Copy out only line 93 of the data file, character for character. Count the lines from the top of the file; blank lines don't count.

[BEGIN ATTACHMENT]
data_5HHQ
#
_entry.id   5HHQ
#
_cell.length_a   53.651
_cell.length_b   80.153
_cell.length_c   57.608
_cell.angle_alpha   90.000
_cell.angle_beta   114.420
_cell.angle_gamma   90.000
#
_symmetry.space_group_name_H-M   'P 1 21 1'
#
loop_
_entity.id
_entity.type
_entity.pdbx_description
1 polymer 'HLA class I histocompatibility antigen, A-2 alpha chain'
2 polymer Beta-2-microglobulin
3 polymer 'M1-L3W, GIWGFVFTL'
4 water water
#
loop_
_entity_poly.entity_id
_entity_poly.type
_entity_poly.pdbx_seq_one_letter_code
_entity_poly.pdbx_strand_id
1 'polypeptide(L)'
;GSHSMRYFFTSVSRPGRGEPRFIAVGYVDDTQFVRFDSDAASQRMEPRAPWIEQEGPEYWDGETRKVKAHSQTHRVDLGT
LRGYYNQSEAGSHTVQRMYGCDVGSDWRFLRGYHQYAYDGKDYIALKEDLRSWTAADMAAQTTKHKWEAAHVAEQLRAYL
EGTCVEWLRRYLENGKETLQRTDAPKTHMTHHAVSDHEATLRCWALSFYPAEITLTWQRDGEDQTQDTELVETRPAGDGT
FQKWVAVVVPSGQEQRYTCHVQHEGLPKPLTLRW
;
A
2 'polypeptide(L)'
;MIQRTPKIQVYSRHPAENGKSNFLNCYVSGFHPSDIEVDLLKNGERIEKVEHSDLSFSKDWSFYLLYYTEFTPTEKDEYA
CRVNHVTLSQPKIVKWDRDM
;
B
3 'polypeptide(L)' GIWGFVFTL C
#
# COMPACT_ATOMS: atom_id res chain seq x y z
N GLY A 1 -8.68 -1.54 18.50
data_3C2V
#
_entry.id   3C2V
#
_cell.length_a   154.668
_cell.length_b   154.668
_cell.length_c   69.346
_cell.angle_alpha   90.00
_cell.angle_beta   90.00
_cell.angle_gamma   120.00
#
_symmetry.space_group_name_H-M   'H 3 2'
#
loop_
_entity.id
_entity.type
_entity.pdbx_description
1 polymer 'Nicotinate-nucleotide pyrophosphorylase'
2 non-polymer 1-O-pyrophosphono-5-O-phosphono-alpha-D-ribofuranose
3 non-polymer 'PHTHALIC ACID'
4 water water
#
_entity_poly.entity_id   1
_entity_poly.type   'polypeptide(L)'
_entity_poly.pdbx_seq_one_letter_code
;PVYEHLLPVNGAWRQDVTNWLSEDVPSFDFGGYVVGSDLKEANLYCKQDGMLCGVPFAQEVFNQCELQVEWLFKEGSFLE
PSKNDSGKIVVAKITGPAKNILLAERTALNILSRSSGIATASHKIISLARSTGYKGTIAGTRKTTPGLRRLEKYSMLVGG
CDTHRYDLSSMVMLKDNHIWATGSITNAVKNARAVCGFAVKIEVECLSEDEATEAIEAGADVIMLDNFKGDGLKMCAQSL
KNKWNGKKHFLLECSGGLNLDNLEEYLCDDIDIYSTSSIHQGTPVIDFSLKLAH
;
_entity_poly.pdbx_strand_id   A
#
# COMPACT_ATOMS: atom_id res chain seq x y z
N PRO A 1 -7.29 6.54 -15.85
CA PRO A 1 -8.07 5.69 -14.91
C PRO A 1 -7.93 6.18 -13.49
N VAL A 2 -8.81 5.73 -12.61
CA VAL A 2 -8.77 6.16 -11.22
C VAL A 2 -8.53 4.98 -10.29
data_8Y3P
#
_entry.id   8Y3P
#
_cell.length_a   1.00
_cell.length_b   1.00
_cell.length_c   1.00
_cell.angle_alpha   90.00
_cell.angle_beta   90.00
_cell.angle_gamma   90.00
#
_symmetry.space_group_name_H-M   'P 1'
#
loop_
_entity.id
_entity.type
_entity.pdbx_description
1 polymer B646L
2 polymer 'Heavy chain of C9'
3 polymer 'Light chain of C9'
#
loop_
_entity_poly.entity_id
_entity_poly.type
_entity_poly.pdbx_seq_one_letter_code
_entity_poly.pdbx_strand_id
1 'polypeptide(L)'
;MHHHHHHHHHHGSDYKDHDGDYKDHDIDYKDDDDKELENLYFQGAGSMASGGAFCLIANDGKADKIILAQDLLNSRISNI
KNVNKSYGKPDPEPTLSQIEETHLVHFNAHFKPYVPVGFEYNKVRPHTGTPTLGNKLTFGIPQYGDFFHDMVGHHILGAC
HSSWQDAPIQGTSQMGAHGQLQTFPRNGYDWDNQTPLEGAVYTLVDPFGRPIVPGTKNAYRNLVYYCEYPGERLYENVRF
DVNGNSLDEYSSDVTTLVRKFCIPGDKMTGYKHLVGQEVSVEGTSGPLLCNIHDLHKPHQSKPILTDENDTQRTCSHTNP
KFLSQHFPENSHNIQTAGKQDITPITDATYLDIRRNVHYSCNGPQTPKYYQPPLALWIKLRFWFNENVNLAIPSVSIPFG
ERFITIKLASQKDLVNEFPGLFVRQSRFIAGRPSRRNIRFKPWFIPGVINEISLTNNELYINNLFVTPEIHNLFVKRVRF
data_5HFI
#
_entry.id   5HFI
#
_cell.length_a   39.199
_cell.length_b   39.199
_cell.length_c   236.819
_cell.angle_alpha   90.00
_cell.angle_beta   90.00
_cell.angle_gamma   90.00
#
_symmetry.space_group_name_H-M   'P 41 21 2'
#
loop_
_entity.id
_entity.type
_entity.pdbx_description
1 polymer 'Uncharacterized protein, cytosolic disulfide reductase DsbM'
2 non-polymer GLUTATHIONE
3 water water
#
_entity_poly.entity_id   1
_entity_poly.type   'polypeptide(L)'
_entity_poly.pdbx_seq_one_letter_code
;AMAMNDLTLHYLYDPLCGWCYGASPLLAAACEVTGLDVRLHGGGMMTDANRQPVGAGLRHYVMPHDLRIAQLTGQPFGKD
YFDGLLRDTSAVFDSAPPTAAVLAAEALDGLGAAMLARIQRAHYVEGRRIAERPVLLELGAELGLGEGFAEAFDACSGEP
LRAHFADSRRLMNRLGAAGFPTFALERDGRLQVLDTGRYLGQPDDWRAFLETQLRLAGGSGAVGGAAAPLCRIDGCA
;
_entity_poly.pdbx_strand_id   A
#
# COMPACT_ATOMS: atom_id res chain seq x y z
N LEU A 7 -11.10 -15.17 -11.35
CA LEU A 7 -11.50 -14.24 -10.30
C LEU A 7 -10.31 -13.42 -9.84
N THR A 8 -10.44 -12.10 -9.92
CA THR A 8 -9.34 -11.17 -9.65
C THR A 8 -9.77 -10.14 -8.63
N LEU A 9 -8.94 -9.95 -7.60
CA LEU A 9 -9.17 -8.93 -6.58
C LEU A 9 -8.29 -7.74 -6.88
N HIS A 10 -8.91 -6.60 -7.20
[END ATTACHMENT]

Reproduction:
#